Cataract Gorge: Over 300 routes literally in central Launceston providing crack climbing and some sport climbing on quality dolerite up to 25m high. See Robert McMahon’s guide `Cataract’ for details.

South Esk: All the routes in the next 5km upstream from Cataract Gorge, some 550 climbs. Superb crack and sport climbing in a backyard wilderness just 10 minutes from town. Guidebook: `South Esk’ by McMahon and Narkowicz.

North Esk: 300 routes on 12 cliffs in a spectacular gorge 15 minutes from town on the Ben Lomond road, mostly quality trad climbing with some sport routes. Riverbend is the pick of the crags. Guidebook: `North Esk’ by Robert McMahon.

Ben Lomond: Australia’s premier crack climbing venue about 45 mins drive from Launceston. 100m perfect parallel cracks on dolerite columns. Guidebook is currently being written. Contact Gerry Narkowicz or Robert McMahon for route information (63301435). Accommodation at the climbers hut, 100m before Carr Villa scout hut in the bush on the left where the intermittent creek flows. BYO water and firewood.

Fingal Valley: Bare Rock is a 200m high dolerite face at Fingal about one hour, 15 mins drive from Launceston. There are classic big trad routes such as MacDonagh (17) and Fionn McCool (19) plus Tassie’s longest multi-pitch sport route Sapphire Rose (22). Camping at the cliff. Good for a days climb en route to Freycinet. South Sister at St Marys is also recommended providing 20m versions of Ben Lomond parallel columnar cracks. See the new guide to Northern Tasmania for details.

Mt Blackwood: One hour from Launceston is a lovely sandstone sport climbing area with 30 routes recently developed. 15-20m faces and arêtes on solid sandstone providing delightful climbing wth outstanding views. On the summit of the mountain is a 90m dolerite crag providing quality one and two pitch routes just 30 mins walk from the car. See new Northern Tasmanian guide for details.Neale Smith on Rhythm Rude Girl 22 at Sisters Beach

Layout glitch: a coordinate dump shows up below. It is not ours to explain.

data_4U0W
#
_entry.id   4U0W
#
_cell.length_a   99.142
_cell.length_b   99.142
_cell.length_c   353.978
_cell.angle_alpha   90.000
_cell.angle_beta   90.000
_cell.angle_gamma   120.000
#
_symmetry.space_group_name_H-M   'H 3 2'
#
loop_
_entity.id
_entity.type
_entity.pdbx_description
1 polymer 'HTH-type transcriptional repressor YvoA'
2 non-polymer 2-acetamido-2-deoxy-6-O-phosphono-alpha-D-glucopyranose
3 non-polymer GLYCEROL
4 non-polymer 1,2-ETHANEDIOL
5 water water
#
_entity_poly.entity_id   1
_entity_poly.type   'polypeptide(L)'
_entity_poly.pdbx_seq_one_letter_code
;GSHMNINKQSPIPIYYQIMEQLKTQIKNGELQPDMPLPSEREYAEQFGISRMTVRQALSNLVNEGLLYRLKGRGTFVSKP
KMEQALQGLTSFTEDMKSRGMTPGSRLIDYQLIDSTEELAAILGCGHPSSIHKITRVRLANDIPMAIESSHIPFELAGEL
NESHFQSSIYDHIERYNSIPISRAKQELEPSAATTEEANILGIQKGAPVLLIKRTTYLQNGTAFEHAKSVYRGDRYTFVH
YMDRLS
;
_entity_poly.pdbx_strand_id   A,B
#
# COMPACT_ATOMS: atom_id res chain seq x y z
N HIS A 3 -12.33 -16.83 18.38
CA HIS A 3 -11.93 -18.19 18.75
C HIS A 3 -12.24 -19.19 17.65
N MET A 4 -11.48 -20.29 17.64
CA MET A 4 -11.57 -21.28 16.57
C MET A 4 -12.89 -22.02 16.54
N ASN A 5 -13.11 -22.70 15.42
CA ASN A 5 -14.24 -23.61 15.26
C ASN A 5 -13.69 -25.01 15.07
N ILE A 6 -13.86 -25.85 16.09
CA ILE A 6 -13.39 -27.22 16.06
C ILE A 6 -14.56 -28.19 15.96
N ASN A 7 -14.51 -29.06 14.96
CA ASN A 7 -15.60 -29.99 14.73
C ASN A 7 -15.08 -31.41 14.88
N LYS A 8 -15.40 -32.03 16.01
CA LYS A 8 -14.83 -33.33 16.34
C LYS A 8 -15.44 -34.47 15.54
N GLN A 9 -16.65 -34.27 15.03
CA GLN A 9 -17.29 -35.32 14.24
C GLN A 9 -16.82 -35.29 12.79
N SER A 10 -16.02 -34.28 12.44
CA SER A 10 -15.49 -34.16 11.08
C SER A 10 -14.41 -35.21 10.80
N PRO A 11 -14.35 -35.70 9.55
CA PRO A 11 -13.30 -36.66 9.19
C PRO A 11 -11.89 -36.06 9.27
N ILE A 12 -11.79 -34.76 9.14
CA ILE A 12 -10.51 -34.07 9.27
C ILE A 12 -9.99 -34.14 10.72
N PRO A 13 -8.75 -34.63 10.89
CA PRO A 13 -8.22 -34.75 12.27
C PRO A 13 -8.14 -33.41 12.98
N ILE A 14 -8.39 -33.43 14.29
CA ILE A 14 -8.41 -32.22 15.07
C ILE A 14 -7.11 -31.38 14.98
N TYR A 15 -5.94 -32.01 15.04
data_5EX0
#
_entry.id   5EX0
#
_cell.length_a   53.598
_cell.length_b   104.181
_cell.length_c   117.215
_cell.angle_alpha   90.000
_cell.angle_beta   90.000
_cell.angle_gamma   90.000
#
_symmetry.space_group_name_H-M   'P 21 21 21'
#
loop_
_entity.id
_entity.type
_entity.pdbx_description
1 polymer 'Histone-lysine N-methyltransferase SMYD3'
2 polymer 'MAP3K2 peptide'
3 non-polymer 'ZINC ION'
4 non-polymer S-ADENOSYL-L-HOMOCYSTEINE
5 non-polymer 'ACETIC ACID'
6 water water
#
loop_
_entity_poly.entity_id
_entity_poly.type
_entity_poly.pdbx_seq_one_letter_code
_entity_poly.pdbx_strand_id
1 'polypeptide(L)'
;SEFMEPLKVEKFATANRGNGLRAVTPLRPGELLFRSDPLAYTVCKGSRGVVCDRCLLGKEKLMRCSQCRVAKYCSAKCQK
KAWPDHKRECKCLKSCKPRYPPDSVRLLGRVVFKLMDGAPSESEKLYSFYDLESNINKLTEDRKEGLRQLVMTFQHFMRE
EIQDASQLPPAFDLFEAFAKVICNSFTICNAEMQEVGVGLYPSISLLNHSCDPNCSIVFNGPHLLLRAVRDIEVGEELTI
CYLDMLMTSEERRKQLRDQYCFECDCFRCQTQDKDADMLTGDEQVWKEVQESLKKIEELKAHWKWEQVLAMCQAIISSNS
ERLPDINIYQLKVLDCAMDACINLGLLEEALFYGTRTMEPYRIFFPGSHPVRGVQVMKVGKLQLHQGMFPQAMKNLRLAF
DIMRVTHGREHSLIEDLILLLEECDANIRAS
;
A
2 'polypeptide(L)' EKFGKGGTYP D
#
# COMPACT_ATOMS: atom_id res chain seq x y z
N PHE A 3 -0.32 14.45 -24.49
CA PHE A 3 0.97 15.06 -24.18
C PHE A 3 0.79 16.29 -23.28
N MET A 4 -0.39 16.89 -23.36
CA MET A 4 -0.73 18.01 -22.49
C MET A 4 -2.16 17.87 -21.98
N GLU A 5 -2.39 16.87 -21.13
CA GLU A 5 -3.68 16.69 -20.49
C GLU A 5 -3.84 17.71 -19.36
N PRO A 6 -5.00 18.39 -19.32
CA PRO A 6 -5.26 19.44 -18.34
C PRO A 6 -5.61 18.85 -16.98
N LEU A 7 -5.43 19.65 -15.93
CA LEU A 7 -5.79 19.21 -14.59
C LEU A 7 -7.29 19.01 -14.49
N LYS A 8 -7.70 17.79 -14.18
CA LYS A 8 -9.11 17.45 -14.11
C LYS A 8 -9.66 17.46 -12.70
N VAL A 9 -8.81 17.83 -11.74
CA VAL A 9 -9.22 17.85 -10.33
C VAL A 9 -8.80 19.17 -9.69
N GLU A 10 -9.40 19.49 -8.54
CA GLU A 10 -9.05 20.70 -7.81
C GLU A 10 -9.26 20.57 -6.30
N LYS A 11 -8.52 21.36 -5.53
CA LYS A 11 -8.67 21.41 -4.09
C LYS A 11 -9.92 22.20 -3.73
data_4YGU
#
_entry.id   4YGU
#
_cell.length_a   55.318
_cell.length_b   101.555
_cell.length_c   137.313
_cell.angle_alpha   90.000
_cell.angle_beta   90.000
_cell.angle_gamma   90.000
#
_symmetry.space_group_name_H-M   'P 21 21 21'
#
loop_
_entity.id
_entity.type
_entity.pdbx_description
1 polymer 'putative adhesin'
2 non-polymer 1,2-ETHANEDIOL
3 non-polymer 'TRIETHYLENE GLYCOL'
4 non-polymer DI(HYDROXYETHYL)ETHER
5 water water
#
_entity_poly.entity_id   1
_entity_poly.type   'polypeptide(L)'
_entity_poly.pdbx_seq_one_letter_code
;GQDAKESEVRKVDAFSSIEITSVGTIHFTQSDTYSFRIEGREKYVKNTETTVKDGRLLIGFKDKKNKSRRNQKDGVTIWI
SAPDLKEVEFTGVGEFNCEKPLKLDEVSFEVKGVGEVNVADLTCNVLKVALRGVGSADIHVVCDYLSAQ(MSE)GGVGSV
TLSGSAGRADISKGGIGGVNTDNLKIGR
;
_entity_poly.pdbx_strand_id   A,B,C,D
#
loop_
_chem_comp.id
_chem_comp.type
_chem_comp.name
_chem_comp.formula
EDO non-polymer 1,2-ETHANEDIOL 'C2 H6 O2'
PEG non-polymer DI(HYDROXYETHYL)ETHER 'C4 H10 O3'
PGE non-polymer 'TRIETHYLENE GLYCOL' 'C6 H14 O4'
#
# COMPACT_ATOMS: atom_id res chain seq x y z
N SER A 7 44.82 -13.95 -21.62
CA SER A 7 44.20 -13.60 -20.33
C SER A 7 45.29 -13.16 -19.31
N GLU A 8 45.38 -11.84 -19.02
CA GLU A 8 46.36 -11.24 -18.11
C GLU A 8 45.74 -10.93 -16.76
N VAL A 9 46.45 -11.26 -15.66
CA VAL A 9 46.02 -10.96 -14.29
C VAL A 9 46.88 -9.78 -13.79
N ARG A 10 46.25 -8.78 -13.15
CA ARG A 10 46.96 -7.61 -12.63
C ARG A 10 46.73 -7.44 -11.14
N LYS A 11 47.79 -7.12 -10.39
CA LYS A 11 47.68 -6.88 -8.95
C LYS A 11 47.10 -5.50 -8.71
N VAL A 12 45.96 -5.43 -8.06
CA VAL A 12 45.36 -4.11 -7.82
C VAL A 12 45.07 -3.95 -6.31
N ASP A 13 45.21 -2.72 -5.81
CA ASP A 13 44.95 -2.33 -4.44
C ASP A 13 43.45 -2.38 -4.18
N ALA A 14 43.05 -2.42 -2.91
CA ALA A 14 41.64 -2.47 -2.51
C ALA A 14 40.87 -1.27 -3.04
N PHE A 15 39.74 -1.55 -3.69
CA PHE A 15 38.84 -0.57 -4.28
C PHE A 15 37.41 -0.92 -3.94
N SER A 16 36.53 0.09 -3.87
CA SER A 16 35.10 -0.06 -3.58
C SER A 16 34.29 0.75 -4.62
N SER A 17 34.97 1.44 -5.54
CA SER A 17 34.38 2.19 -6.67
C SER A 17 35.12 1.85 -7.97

N.W Coast: The most popular cliff in this area is Sisters Beach providing a dozen good sport routes and some quality trad lines on steep quartzite by the sea about 30 mins west of Burnie. Rocky Cape is another 30 mins further west and provides quality trad climbing on quartzite in a seaside setting. The other recommended crag is Mt Roland near Sheffield, primarily for its classic ridge route called Rysavy Ridge (12), a 350m ramble on quality conglomerate. See the new Northern Tassie guide for details.

Right: Neale Smith on Rhythm Rude Girl 22 at Sisters Beach

Flinders Island: A climbers paradise in Bass Strait. Fly from Launceston for $280 return or $380 from Moorrabbin, then hire a vehicle in Whitemark for about $60 a day. There are two main climbing areas. Killiecrankie is 30 mins drive north of Whitemark and is very similar to Arapiles in its feel. The cliffs are over 100m high and set back a few hundred metres from the sea, and the rock is perfect polished granite providing every conceivable type of climbing, mainly on natural gear. Turn off the highway at power pole no. 334 and go down the rough 4wd track to the Docks. It is recommended to camp by the car at the Docks and walk 30 mins to the cliff each day. There is a lovely campsite at the cliff but the water supply is unreliable. Mt Strzelecki is the other main area, a massive granite wall over 200m high at the south of the island. Camp at Trousers Point – Bbq’s and toilets available. It takes 2 hours to walk the steep track to the cliff. Most of the trad routes are big and serious undertakings, but the 50m sport route Into The Labyrinth (24) is well worth it. There are several good routes at Ball Rock close by, including 2 sport routes. For details to all 329 routes on the island, see the new Northern Tasmania guide, out in late April.